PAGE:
(Circuit Court, D. California. January 19, 1884.)
FUGITIVES FROM JUSTICE AI\RESTED AND RETURNED UNDER LAWS OF TIIB. UNITED S'rATES.
The governor of a state, in issuing a warrant for the arrest of a fugitive from justice, the officer who makes the arrest, and the party commissioned to receive the fugitive and deliver him to the authorities of the state in which the offense is charged to have been committed, in pursuance of the provisions of sections 5278 and 5279 of the Revised Statutes, act under the authority of the laws of the United States, and pro hac vice are officers or agents of the United States.
WRIT OF HABEAS CORPUS-JURISDICTION.
Where a petition for a writ of habeas corpus presented to a state judge or court by a party in the custody of one claiming, in good faith, to be authorized to deliver him to the authorities of another state, as a fugitive from justice, in pursuance of the provisions of said sections, shOWS upon its face that the petitioner is so held in custody under such claim made in good faith, the state judge or court has no jurisdiction to issue the writ. The jurisdiction in such case is exclusively in the courts of the United States.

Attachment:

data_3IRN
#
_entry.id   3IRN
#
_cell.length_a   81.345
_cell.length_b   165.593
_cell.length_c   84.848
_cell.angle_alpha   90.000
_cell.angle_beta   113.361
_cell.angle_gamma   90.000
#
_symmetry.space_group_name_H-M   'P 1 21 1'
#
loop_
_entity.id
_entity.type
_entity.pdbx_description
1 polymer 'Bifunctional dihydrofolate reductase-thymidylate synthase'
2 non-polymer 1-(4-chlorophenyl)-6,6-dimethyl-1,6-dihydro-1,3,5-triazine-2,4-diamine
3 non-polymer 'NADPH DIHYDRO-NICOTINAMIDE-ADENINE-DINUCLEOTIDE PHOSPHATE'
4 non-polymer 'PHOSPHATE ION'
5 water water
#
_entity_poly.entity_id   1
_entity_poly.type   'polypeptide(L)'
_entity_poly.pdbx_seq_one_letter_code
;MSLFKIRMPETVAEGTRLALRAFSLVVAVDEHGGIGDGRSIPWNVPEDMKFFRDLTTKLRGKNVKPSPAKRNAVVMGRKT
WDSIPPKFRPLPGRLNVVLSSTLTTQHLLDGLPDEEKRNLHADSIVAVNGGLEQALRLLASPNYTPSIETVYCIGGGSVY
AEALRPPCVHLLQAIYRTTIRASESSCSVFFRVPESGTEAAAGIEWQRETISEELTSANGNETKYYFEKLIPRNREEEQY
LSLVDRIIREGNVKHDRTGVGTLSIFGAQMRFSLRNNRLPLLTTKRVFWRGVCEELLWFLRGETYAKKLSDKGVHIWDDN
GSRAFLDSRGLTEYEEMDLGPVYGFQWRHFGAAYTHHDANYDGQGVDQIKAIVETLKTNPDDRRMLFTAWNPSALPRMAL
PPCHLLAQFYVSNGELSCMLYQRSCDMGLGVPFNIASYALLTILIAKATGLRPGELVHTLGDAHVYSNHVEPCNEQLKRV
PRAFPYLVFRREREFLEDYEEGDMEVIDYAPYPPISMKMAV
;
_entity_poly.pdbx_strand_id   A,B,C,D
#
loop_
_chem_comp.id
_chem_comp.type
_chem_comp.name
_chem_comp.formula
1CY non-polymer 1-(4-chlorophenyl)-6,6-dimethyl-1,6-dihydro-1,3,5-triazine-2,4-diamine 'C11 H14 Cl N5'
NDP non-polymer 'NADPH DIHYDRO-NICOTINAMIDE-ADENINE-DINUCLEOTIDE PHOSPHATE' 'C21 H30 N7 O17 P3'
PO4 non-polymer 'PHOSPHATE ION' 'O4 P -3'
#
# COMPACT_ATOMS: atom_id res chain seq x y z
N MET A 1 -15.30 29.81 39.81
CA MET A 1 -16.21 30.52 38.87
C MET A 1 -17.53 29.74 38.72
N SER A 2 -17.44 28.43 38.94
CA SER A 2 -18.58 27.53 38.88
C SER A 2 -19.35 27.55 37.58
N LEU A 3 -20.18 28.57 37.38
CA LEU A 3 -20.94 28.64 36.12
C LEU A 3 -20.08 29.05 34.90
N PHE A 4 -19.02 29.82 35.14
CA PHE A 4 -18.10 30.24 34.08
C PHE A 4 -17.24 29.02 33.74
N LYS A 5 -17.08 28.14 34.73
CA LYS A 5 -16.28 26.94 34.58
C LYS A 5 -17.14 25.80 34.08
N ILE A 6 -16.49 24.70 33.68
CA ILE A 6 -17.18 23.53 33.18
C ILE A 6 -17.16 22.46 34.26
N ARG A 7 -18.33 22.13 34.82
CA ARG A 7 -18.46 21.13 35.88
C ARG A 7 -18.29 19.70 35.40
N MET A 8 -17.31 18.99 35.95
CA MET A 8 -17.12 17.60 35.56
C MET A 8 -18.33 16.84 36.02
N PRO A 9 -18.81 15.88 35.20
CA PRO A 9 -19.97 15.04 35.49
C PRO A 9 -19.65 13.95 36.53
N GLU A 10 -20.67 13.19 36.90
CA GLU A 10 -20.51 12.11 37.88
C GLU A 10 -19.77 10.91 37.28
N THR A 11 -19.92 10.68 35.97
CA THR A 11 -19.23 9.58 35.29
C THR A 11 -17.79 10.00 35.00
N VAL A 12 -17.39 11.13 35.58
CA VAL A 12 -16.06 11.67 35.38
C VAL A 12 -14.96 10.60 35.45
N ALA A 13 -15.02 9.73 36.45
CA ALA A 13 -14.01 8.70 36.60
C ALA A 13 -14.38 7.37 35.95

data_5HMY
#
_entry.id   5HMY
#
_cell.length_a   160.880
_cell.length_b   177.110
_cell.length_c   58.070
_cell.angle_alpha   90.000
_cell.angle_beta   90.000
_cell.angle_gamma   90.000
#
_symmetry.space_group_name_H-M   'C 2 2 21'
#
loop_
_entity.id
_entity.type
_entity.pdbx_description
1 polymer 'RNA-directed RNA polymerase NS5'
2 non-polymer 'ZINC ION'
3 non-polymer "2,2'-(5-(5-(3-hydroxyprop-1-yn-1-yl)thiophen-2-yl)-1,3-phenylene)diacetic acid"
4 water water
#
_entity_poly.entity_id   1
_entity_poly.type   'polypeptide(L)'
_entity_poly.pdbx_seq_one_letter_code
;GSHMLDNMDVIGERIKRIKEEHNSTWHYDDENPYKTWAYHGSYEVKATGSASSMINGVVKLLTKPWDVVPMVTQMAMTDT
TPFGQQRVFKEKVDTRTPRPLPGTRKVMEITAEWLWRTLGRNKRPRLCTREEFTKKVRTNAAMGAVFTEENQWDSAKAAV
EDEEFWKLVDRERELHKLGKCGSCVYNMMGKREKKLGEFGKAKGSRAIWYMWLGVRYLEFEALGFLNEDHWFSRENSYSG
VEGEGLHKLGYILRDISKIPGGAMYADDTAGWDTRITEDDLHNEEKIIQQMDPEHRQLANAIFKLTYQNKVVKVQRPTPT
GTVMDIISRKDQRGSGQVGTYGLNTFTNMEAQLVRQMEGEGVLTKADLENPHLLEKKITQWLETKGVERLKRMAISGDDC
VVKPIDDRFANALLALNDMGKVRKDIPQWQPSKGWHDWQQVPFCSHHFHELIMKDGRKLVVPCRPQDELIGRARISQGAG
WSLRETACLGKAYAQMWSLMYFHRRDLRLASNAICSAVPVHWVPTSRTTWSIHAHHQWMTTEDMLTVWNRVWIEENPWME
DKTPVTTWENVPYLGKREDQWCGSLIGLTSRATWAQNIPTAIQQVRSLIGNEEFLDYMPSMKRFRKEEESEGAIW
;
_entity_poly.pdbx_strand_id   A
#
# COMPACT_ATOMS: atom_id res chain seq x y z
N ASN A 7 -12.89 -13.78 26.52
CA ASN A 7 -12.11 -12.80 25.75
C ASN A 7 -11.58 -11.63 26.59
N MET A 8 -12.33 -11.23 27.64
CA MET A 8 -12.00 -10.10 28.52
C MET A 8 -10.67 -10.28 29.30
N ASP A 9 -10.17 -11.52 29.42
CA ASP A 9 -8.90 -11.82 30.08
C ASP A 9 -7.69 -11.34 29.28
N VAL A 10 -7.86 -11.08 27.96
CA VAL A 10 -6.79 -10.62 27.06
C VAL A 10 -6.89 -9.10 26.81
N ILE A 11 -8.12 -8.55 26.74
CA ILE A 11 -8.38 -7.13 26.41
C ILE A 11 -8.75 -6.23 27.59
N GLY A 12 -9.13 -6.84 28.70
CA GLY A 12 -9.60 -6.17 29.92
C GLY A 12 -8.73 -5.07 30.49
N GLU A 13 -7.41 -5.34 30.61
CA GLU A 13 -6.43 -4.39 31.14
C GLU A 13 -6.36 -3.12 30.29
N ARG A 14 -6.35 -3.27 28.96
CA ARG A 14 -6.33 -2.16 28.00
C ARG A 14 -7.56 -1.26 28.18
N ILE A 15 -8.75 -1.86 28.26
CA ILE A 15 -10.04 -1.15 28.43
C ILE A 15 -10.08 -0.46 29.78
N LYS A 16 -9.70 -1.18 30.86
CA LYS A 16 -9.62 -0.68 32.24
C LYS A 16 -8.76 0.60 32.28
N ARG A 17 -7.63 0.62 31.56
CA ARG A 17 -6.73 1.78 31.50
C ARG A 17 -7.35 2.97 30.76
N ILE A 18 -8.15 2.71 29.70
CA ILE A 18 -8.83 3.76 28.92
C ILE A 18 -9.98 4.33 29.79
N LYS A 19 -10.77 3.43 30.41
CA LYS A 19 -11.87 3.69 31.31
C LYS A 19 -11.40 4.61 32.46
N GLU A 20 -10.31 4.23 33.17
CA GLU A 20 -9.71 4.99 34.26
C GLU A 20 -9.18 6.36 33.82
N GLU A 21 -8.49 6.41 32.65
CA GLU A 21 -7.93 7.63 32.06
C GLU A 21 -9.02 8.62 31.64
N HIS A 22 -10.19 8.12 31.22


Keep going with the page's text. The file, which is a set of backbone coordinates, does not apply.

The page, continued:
SAME-DUTY OF CUSTODIAN.
Where a writ of habea8 corpus has been issued by a state judge or court, and been served on the party having the custody of such alleged fugitive, it is the duty of S13.ch custodian to make full return to the writ as to the authority under which he holds the prisoner, and to exhibit to the court the original eVidencing his authority, and respectfuIly decline to produce the body of the prisoner; and if it appears from said return, or said petition and return, that